June 22, 2021
Darrell L. Cronk, CFA, President of Wells Fargo Investment Institute
--B.C. Forbes end call out
Last week’s Federal Open Market Committee meeting statement took “easy” out of the equation in more ways than one. The Fed didn’t just call into question the future path of “easy” monetary policy — it also removed “easy” from the equation markets use to predict the direction and trajectory of foundational asset price markers. The meeting surprised markets to the hawkish side, leading to a quick rise in the short end of the yield curve and a simultaneous fall in longer-term interest rates. This, along with a rise in the U.S. dollar, left risk assets such as equities and commodities in a precarious state of attempting to chart out the future. It has been apparent since late 2020 that the portfolio strategies investors used to navigate last decade’s markets may not be the same strategies they will need to fight the market battles of tomorrow.
The median Fed dot plots now imply two 25-basis-point1 rate hikes by the end of 2023, according to 13 of 18 members, and 7 of the 18 think a first rate hike is warranted in late 2022. That is a major departure from the view that inflation risks were so limited, the Fed could focus almost exclusively on its mandate to return the economy to full employment —the U.S. is still short of pre-pandemic employment highs by 7 to 8 million Americans. And while 2023 is a long way off to some people who are just now emerging from a 16-month pandemic lockdown, it is apparently not too far away for bond and equity investors to take notice and begin pricing in new expectations.
Ultimately, almost all assets, especially risk assets such as equities and commodities, are forward-looking instruments. Therefore, anything that changes tomorrow’s outlook should impact today’s valuations and valuation models. However, on the back of the Fed’s seemingly greater focus on where inflation is and has been, than on where it might be going, the notion that the Fed may raise rates from 0% to 0.5% over the next two years hardly seems to us that it would have substantial impact at all on the economy. And indeed, some have postulated that the Fed holding rates near zero for most of last decade helped keep the gross domestic product growth rate stubbornly below 2% most of the time.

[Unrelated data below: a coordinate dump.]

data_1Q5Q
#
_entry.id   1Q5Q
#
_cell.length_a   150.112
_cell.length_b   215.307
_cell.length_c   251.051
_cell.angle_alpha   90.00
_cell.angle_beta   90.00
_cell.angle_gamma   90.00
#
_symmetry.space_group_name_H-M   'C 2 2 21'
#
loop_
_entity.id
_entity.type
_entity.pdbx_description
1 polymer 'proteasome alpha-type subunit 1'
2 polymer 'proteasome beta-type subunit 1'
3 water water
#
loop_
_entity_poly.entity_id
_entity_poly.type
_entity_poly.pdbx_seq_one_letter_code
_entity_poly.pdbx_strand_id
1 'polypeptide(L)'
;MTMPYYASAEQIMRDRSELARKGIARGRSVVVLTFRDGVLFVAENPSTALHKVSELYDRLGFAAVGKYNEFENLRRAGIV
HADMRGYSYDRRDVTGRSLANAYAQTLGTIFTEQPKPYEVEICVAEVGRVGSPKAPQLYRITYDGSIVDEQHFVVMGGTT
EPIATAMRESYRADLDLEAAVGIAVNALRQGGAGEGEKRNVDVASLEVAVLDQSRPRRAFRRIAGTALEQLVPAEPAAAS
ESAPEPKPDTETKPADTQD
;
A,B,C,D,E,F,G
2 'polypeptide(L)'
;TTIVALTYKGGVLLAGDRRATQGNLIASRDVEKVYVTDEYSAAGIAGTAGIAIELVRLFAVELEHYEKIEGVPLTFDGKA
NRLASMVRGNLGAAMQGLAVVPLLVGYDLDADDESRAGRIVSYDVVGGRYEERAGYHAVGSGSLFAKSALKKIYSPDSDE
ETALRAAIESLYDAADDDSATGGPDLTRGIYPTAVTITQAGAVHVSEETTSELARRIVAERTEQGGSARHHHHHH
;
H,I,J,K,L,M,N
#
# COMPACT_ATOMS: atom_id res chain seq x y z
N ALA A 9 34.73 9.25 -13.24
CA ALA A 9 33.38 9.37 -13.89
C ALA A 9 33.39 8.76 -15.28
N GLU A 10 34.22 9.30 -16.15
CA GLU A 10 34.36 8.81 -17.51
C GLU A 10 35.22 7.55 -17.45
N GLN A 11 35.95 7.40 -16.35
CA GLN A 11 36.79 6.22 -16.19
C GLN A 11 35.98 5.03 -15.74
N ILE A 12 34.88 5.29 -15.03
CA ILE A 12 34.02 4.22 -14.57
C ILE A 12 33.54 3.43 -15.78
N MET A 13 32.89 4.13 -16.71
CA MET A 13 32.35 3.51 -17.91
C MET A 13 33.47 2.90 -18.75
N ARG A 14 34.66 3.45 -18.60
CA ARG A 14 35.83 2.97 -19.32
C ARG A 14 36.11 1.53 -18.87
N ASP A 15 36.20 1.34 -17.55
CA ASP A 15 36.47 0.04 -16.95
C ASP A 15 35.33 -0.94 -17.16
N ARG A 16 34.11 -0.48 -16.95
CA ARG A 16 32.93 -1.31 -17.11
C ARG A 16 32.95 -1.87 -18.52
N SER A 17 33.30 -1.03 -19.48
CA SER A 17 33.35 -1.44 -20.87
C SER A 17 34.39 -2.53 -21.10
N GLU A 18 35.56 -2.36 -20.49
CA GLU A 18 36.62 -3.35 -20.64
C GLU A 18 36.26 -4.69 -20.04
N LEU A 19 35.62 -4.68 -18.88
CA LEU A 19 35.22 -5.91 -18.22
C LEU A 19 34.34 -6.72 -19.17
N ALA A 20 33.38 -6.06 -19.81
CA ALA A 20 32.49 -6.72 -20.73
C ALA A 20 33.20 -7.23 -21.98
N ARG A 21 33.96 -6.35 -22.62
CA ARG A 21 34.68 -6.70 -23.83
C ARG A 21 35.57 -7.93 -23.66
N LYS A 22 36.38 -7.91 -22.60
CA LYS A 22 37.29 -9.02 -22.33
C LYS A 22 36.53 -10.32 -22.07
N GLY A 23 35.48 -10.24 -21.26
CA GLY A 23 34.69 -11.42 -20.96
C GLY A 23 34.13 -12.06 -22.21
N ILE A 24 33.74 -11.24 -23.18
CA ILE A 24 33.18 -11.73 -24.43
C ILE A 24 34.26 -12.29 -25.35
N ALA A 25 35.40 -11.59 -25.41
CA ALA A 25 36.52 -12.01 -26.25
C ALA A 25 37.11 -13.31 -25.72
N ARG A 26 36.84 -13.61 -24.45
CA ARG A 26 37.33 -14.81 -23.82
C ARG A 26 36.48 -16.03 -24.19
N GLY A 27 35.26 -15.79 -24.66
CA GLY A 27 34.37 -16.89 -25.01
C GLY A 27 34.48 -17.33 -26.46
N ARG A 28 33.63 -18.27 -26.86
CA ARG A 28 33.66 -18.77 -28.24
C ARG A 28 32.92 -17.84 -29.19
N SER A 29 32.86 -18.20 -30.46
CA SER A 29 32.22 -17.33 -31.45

Perhaps a more salient question to ask today is this — whether holding interest rates at zero, along with $4 billion a day of asset purchases, is compatible with a U.S. economy growing at the fastest two-year clip since 1965-66; assets prices like equities, real estate, and commodities at or close to all-time highs; a consumer price index annualizing at the highest rate in three decades; and fiscal stimulus recently expanding at the fastest clip in modern history. If this is the state of play, it would actually suggest recent Fed actions are quite rational, perhaps even necessary.
Stepping back from recent Fed-generated market gyrations and the great debate about the future path of inflation, investors would be wise to recognize that many of the market trends of the past decade have shifted materially — even if their portfolios may have not. For reference:
- Growth stocks trounced value stocks for 10 years; now, in 2021, value stocks are once again outperforming growth stocks.
- For a decade, large-cap stocks overwhelmed small-cap stocks; now small-cap stocks are consistently beating large-cap stocks.
- International equities underperformed U.S. equities for 10 years; now international stocks are exhibiting strong gains once again.
- Commodities returned negative annualized returns for 10 years; now, they are one of the best performing asset classes with one of strongest starts to a calendar year on record.
- The U.S. dollar for 10 years has generally been strengthening; it has reversed and weakened for much of last year and this year.
- Interest rates and inflation have been low and basically declining for 10 years; now they are both on the rise.
- The largest proposed corporate and individual tax plan changes since 1968 are edging their way through the political engine, with the potential to alter capital market dynamics and positioning for years to come.
As the durable proverb made famous by Winston Churchill states, generals are always prepared to fight the last war. So also, investors facing new situations and changing variables tend to bring along historical baggage, prior battle scars, and strategies they wish they had used during the last market cycle. History teaches us that fighting the last war as a method of winning future wars may make us feel good, but is rarely successful. It is important to recognize that the battle lines have shifted within capital markets — some in rather seismic ways. We view these shifts in market trends as nothing less than a clarion call for investors to ensure that they aren’t marching toward tomorrow’s battles armed with yesterday’s portfolio.
1 100 basis points equal one percent.
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